A few years ago I had a urinary tract infection that lasted five months. For anyone who has had one, it won’t come as any great surprise that I became depressed. One day I was walking upstairs and noticed the picture you see on every one of these web pages. It had been hanging on my wall ever since I had left home at age 18. “I wish I could get her back,” I thought as I walked past the picture. I went back and couldn’t hold back the tears as I looked up at that delighted, joyous little face. After sitting at my computer for two hours, I had completed a 20-page letter to ‘little Nancy.’ I knew I had a book to write. Once I was done, I asked two of my friends to read the book and tell me if they thought the book would have meaning for other women. One of them gave the book to a friend of hers as well. When the three women arrived at my house to give me editing suggestions, that is not what they brought back to me. Instead they were each bursting with the memories my book had unleashed in them, which they wanted to share. We talked for hours about what they had remembered, and I asked questions to elicit more detail. We laughed, we cried, we paid attention, and we each learned a great deal about one another and ourselves. They told me that not only did I have to publish the memoir “Little Nancy: The Journey Home”, but I needed to add a workbook with questions much like the ones I had asked each of them that afternoon, chapter by chapter. I could help other women begin a journey like the one I had taken and that they had just begun. They might not find what I had: that joyous little girl; but they would most certainly find parts of themselves they believed they had lost a long time ago.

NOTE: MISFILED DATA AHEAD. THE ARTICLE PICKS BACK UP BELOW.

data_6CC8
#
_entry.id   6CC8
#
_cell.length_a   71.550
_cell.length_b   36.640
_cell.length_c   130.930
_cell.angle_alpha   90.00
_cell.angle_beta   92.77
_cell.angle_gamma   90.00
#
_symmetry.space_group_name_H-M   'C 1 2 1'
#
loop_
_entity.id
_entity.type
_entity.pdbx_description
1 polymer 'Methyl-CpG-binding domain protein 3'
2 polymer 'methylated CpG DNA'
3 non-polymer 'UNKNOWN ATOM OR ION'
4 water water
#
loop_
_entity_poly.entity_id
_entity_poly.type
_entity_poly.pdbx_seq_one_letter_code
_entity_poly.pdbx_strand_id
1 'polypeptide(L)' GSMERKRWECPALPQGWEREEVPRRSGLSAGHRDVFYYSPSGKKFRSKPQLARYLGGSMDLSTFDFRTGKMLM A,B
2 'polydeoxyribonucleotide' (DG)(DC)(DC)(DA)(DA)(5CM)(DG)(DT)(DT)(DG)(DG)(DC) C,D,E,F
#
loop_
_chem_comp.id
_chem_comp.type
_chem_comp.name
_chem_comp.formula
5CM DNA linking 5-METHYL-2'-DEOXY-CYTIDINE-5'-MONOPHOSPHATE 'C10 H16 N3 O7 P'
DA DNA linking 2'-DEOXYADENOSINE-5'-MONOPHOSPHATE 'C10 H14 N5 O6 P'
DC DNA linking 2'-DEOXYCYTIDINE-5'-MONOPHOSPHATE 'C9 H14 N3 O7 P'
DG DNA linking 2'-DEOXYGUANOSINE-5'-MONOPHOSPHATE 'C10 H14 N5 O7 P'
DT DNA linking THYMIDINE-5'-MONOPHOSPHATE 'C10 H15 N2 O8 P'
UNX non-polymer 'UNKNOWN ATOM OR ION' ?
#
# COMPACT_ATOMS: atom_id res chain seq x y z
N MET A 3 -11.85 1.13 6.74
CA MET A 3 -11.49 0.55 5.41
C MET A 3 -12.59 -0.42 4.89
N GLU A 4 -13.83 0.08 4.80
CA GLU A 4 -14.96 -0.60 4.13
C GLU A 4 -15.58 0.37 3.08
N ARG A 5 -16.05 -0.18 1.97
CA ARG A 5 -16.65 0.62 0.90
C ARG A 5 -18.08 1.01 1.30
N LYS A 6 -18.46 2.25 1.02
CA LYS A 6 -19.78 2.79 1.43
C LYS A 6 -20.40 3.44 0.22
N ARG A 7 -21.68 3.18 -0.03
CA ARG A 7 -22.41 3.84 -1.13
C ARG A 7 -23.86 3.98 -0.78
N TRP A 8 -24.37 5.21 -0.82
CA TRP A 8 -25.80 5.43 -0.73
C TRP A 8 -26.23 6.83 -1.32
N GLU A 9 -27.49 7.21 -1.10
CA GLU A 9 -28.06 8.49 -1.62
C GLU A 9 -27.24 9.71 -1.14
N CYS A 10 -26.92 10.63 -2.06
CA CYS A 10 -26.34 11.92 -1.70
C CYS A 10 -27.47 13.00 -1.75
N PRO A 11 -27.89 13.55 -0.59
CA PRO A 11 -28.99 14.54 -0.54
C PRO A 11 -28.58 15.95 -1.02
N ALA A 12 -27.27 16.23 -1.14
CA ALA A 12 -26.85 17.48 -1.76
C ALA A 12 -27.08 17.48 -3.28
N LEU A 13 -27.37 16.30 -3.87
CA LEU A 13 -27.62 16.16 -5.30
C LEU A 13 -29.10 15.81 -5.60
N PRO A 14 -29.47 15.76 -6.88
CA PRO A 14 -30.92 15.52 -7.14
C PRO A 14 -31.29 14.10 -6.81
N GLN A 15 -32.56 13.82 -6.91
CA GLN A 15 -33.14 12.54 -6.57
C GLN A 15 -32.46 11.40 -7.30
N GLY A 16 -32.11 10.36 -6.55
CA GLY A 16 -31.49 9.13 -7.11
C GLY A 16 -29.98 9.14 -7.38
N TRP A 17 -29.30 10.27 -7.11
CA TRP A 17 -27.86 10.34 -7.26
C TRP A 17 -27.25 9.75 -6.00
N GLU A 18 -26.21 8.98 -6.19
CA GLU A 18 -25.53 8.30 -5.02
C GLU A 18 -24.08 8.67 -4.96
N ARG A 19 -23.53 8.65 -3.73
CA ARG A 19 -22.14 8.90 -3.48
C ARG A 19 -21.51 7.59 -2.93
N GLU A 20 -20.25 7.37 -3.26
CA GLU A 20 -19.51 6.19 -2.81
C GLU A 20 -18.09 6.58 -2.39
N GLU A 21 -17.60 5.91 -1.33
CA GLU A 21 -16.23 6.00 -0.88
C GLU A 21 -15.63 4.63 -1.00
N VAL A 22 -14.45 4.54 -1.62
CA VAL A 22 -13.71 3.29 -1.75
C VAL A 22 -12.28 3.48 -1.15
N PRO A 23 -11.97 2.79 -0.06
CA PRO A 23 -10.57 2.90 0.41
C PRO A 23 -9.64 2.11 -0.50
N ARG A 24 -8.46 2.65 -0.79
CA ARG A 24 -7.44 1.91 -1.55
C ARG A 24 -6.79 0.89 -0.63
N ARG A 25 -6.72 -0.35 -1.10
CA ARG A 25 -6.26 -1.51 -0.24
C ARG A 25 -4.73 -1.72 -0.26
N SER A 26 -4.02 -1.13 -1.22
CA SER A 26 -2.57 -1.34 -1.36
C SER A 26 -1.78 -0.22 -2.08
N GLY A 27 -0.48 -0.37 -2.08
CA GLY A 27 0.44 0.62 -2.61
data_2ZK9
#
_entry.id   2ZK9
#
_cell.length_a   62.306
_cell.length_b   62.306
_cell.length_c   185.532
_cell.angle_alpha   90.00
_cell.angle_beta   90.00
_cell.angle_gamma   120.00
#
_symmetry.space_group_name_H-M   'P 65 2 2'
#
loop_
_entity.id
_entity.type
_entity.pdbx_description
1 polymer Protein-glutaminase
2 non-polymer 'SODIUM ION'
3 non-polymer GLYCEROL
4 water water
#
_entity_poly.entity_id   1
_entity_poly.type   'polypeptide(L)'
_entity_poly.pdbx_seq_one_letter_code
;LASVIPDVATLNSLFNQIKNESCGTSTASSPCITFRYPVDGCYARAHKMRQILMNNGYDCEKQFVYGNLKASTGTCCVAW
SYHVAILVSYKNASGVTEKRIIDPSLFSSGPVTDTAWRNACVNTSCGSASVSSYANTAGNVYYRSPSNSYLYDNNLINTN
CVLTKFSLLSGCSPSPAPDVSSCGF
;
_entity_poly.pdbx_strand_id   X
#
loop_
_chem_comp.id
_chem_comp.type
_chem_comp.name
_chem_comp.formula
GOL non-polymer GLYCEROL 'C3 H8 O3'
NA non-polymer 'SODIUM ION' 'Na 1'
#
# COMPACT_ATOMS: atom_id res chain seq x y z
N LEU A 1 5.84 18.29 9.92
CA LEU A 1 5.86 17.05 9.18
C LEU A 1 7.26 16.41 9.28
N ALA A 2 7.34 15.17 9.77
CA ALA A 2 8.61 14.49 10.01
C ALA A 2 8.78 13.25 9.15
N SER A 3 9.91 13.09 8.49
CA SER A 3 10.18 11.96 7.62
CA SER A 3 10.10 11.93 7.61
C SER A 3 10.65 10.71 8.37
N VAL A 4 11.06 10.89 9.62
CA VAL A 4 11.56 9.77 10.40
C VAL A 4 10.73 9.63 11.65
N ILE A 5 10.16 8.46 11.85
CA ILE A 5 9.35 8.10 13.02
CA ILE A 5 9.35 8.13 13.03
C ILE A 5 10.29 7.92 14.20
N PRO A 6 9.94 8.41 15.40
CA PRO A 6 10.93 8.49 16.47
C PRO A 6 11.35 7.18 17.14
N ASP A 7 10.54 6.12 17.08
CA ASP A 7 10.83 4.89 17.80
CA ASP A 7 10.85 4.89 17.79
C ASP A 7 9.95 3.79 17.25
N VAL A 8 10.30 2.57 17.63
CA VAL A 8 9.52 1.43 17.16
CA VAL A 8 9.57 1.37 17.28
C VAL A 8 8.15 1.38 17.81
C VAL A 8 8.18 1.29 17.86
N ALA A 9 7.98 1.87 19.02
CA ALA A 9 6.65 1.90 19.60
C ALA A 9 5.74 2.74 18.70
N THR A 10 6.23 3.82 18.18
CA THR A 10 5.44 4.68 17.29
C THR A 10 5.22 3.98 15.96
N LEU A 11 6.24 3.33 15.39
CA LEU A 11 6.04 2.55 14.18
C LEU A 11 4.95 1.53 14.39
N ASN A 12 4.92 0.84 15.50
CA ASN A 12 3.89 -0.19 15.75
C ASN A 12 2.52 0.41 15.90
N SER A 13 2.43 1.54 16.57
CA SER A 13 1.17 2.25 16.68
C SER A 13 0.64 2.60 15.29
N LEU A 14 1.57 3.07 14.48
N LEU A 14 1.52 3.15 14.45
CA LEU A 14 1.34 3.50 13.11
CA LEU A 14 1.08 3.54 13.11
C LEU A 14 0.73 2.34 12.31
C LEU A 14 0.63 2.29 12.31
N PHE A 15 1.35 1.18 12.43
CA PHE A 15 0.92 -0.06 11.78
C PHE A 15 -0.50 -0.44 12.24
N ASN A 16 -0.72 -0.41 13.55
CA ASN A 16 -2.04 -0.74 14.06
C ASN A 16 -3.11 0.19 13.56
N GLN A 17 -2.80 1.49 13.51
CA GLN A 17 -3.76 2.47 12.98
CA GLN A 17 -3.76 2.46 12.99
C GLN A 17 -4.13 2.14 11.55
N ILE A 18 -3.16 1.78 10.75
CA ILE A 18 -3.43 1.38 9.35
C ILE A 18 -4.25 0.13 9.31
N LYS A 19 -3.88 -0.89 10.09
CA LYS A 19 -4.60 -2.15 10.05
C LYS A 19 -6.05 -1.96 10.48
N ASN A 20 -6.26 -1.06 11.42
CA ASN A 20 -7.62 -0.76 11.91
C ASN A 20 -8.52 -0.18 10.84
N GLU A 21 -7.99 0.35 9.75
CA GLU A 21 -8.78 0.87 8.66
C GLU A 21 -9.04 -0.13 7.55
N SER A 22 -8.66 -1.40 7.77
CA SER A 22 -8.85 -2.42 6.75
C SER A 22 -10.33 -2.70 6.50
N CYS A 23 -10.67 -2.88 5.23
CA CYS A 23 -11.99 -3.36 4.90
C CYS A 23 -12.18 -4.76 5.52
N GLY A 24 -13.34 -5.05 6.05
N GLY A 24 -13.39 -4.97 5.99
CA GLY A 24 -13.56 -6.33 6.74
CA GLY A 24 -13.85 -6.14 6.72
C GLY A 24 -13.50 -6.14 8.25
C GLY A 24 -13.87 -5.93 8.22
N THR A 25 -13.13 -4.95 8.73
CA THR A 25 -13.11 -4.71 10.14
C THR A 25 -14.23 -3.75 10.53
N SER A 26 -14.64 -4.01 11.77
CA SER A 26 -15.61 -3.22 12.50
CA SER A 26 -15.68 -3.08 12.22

I dedicate these pages, and this memoir, to all of you who want to go down this extraordinary path.
“An amazingly creative exploration of developing awareness! As adult Nancy reveals what “Little Nancy” discovers about life, readers have the opportunity to reflect on their own life, to grow in wisdom and most of all to appreciate themselves and their own unique journey through time.” —Patricia Evans, author, “The Verbally Abusive Relationship”